Author + information
- Received September 16, 2019
- Revision received October 28, 2019
- Accepted October 29, 2019
- Published online October 5, 2020.
- Christoph Gräni, MD, PhDa,b,
- Dominik C. Benz, MDc,
- Sumit Gupta, MDa,
- Stephan Windecker, MDb and
- Raymond Y. Kwong, MD, MPHa,∗ ()
- aNoninvasive Cardiovascular Imaging Section, Cardiovascular Division, Department of Medicine, Brigham and Women's Hospital, Harvard Medical School, Boston, Massachusetts
- bDepartment of Cardiology, Swiss Cardiovascular Center, University of Bern, Switzerland
- cCardiac Imaging, Department of Nuclear Medicine, University Hospital Zurich, Switzerland
- ↵∗Address for correspondence:
Dr. Raymond Y. Kwong, Brigham and Women's Hospital, Cardiovascular Division, Department of Medicine, Harvard Medical School, 75 Francis Street, Boston, Massachusetts 02115.
• Sudden cardiac death remains a leading cause of cardiovascular deaths in patients with ischemic heart disease, and current risk stratification is limited.
• Further studies are needed for a better risk stratification in these patients.
• Fibrosis is an arrhythmogenic substrate in patients with ischemic heart disease, and cardiac magnetic resonance is the modality of choice to display scar and diffuse fibrosis.
• Cardiac magnetic resonance is a promising tool to improve risk stratification in patients with ischemic heart disease.
Despite substantial medical advances over the past decades, sudden cardiac death (SCD) remains a leading cause of cardiovascular deaths in patients with ischemic heart disease. The presence of structural heart disease with left ventricular ejection fraction <35% is the current criteria for implantable cardioverter-defibrillator therapy as a primary prevention to SCD. However, more than 80% of patients who suffer SCD have a left ventricular ejection fraction >35%, whereas few patients who received an implantable cardioverter-defibrillator required appropriate defibrillation. Cardiac magnetic resonance enables the visualization of the arrhythmogenic myocardial substrate including the presence and pattern of scar and fibrosis. The most promising of these features, besides left ventricular function, strain analysis, and morphology, include tissue characterization using late-gadolinium enhancement, T1 mapping, and extracellular volume fraction calculation. We review the current evidence of SCD relating to ischemic heart disease, provide insights into imaging of the arrhythmogenic substrate that produces lethal ventricular arrhythmia, and discuss how imaging may guide therapies toward SCD prevention.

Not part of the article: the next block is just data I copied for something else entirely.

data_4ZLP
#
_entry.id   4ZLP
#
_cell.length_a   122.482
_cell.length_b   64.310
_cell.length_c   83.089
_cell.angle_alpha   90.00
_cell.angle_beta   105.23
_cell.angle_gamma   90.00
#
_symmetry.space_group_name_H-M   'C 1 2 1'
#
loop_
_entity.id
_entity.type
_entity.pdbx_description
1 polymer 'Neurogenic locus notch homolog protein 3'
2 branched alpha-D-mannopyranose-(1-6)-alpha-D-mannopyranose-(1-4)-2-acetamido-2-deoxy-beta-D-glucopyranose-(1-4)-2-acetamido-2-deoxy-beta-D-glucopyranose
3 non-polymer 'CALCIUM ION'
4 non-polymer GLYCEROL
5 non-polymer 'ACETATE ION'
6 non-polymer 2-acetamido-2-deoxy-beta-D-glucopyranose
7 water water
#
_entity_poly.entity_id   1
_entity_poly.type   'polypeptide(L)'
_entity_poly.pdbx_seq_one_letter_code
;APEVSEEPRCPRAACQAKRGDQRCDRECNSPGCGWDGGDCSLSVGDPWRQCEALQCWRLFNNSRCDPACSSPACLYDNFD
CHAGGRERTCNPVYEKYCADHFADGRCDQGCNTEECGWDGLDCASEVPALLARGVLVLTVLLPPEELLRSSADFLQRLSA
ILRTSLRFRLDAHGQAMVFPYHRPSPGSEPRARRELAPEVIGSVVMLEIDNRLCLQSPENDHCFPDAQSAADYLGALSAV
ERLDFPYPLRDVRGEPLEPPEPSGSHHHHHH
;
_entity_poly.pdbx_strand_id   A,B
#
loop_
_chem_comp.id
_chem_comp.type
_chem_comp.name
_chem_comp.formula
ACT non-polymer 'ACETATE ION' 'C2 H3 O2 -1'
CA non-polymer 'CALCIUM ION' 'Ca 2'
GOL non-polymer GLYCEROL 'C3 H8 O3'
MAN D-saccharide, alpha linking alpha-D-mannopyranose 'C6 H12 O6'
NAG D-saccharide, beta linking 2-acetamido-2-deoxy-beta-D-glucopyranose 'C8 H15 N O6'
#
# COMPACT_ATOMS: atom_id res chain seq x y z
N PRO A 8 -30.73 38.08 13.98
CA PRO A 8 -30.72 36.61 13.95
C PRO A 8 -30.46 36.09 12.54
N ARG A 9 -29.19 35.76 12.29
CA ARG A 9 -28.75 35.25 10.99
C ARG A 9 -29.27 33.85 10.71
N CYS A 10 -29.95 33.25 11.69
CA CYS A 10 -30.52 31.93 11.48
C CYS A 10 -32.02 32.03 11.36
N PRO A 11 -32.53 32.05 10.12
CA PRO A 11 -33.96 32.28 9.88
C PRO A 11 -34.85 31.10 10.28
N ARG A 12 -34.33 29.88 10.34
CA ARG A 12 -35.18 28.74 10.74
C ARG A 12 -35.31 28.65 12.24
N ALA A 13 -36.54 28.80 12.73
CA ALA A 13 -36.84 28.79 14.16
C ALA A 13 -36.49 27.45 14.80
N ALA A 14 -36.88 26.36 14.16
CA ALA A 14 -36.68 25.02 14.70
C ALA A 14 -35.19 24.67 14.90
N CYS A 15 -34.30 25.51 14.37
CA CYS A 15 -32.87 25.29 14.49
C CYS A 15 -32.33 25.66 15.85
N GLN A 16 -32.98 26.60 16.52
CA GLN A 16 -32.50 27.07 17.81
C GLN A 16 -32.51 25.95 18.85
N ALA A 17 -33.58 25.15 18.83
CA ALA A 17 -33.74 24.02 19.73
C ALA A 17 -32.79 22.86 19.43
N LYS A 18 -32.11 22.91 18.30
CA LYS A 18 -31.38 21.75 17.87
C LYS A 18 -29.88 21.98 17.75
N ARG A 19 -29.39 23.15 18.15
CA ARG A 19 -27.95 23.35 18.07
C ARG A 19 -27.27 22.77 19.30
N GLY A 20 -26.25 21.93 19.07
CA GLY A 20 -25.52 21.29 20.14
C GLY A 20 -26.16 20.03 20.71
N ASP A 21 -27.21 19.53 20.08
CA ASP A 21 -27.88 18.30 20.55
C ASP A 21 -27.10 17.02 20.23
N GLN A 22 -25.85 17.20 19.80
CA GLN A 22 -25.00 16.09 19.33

- cardiac magnetic resonance
- computed tomography
- coronary artery disease
- extracellular volume fraction
- ischemic heart disease
- late gadolinium enhancement
- positron emission tomography
- sudden cardiac death
- ventricular tachycardia
Dr. Gräni has received funding support from the Novartis Foundation for Medical-Biological Research, Bangerter-Rhyner Foundation, Swiss Sports Medicine Society, and Kreislauf Kardiologie Foundation. Dr. Benz has received research grant from Theodor und Ida Herzog-Egli-Foundation. Dr. Windecker has received research grants to the institution from Amgen, Abbott, Bayer, Boston Scientific, Biotronik, Medtronic, Edwards Lifesciences, St. Jude Medical, and Terumo. Dr. Kwong has received research funding from the National Institutes of Health, Society for Cardiovascular Magnetic Resonance, and Myokardia Pharmaceuticals. All other authors have reported that they have no relationships relevant to the contents of this paper to disclose. Dudley Pennell, MD, was Guest Editor on this paper.
The authors attest they are in compliance with human studies committees and animal welfare regulations of the authors’ institutions and Food and Drug Administration guidelines, including patient consent where appropriate. For more information, visit the JACC: Cardiovascular Imaging author instructions page.
- Received September 16, 2019.
- Revision received October 28, 2019.
- Accepted October 29, 2019.
- 2019 American College of Cardiology Foundation
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